This event provides an opportunity to track the fate of the duplicated protein-coding genes. How many of the original duplicates are left and what happened to them?
There were able to get reliable data on 9,040 of the original genes in the ancestral genome. (That's about one third of the estimated 31,000 genes in the genome of the original species.) Of those 9,040 genes, 4,728 (52%) are now single copy genes because one of the duplicated genes has been lost. Many of these original genes are still detectable as pseudogenes at the right position in the genome.
By combining these results with studies of more ancient genome duplications in the vertebrate lineage, it looks like the average rate of gene loss is about 170 genes per million years (Berthelot et al., 2004). It's likely that in the majority of cases one of the duplicates will eventually become inactivated by mutation and that allele will become fixed in the genome by random genetic drift. (Some early inactivation events may be selected.)
4,312 (42%) of the original duplications have been retained in the trout genome as a small family consisting of two paralogues. In some cases the two paralogues have diverged and in some cases they are expressed in different tissues or at different stages of development. This suggests that the two copies have evolved different functions.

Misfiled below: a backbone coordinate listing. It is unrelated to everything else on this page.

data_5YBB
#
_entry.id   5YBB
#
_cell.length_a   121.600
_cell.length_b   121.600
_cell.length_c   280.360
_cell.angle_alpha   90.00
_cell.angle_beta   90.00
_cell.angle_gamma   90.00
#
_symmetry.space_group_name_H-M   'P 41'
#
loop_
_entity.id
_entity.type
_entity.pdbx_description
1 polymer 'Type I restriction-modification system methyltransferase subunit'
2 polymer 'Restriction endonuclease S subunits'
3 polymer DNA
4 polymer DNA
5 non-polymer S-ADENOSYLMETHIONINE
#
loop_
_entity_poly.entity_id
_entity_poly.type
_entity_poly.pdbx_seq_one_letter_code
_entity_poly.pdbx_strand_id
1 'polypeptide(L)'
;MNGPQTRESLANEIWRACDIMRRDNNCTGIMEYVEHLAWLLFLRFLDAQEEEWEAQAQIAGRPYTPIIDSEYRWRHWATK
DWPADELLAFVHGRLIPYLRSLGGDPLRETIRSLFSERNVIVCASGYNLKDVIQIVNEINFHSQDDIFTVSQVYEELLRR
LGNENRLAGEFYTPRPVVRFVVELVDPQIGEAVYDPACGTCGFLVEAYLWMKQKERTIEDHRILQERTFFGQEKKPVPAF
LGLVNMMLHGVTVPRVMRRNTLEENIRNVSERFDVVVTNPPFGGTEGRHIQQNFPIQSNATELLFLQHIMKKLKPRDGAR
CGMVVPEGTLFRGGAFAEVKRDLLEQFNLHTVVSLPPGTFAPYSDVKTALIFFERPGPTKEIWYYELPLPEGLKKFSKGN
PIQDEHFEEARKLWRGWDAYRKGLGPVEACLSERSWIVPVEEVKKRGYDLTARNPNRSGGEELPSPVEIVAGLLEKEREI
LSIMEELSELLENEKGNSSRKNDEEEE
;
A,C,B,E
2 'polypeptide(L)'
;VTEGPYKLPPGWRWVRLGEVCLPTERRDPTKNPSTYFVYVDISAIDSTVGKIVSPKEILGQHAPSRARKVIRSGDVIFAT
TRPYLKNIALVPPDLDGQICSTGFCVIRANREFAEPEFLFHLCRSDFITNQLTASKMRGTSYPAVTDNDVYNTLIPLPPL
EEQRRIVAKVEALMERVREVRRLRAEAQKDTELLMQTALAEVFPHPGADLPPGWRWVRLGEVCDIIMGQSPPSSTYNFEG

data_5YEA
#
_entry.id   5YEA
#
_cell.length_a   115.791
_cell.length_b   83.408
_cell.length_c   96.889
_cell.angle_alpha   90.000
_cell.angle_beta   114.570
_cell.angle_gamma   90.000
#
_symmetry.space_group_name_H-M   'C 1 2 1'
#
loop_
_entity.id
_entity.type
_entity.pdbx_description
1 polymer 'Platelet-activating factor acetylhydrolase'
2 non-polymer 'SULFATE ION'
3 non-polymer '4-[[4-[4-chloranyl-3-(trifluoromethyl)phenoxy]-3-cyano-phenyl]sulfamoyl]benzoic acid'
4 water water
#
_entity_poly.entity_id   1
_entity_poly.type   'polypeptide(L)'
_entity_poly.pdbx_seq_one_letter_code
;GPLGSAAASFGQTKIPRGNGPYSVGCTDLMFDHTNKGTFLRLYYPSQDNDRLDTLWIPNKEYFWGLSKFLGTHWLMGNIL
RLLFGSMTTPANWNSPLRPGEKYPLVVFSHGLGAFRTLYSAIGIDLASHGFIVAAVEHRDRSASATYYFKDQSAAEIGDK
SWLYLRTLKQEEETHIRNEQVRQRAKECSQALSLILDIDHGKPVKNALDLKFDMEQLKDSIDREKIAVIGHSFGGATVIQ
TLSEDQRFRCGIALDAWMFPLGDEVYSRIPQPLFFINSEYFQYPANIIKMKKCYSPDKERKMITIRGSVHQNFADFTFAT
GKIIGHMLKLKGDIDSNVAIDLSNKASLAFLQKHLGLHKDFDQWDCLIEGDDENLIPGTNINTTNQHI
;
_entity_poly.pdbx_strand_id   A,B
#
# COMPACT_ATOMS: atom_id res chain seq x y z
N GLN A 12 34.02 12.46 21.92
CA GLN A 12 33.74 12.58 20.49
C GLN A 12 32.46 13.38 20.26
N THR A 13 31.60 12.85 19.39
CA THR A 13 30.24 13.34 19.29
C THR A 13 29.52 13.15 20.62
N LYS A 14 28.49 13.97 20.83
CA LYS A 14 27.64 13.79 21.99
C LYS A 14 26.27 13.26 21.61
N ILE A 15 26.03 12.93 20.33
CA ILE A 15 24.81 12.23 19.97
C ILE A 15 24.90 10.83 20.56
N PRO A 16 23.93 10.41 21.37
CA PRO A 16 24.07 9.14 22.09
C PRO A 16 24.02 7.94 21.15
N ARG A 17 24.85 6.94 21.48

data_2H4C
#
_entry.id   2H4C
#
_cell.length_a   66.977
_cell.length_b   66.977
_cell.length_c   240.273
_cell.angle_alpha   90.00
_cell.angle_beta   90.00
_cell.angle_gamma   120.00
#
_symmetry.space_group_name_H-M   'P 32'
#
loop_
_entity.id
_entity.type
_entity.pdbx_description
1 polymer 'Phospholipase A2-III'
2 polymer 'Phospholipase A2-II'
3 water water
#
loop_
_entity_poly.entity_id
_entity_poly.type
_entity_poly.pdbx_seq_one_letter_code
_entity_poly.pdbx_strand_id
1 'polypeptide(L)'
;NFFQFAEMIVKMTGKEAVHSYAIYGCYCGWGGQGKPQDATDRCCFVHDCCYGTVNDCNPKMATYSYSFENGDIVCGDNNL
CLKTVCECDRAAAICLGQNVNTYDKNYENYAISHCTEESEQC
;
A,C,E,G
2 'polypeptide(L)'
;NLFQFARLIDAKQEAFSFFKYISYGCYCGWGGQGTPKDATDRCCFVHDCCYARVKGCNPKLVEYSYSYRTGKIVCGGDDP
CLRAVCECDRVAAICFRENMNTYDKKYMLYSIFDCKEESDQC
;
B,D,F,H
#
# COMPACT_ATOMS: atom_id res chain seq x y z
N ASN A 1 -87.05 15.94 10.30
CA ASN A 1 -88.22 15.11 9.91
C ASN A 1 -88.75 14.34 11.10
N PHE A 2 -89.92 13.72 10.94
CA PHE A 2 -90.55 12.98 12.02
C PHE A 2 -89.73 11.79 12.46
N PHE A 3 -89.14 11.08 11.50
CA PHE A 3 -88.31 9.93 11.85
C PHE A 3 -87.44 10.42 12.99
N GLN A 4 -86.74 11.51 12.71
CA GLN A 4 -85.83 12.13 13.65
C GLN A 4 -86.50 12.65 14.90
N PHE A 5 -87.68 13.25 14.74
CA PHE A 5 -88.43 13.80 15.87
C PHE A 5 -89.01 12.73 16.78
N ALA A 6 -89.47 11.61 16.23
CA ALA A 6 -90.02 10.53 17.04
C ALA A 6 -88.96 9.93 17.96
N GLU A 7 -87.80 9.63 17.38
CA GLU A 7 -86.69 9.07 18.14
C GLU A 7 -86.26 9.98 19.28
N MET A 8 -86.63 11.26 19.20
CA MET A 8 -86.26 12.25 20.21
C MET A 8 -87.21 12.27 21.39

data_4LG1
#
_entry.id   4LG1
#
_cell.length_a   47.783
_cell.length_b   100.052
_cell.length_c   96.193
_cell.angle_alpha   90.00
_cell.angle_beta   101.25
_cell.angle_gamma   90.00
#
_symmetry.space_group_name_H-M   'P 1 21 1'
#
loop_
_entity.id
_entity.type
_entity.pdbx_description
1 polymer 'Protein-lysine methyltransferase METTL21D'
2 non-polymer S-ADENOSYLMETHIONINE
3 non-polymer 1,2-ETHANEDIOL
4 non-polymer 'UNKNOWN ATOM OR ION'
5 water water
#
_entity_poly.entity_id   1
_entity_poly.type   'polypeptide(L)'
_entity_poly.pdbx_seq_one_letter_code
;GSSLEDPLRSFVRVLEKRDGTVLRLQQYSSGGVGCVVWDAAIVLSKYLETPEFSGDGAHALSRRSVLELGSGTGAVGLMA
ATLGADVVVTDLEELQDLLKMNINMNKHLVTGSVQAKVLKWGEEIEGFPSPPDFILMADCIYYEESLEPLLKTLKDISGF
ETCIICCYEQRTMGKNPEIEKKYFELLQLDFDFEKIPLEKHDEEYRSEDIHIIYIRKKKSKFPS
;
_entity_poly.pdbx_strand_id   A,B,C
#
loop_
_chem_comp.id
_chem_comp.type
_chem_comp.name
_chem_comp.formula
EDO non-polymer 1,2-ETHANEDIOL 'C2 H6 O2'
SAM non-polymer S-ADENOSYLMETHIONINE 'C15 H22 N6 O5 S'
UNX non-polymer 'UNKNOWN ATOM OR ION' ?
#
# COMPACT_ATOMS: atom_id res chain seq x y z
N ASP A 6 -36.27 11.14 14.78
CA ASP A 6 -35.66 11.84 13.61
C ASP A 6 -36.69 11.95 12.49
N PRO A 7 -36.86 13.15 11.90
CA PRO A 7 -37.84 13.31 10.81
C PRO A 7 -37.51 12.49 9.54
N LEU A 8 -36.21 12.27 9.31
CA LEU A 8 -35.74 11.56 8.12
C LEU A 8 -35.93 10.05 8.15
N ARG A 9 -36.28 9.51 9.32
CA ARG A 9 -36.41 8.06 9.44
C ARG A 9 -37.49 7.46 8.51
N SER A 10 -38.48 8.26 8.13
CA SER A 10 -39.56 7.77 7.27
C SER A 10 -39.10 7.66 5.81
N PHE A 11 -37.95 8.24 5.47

However, most of the duplicated genes seem to be performing similar functions and it's likely that there is no selective pressure to retain two copies. There just hasn't been enough time to inactivate one copy.
The trout genome contains 241 ancient microRNA genes and 233 of them still have two copies, one from each of the duplicated genomes. The authors suggest that this is significant and it indicates that multiple copies on these microRNA genes are needed. I'm not sure if this is true since these genes are quite a bit smaller than the average protein-coding gene so they will take longer to inactivate by mutation.
In any case, the big picture provides us with lots of data on the birth of new genes by duplication and death of genes by pseudogene formation.
Berthelot, C., Brunet, F., Chalopin, D., Juanchich, A., Bernard, M., Noël, B., Bento, P., Da Silva, C., Labadie, K., and Alberti, A. (2014) The rainbow trout genome provides novel insights into evolution after whole-genome duplication in vertebrates. Nature communications, 5:3657 April 22, 2014 [doi:10.1038/ncomms4657]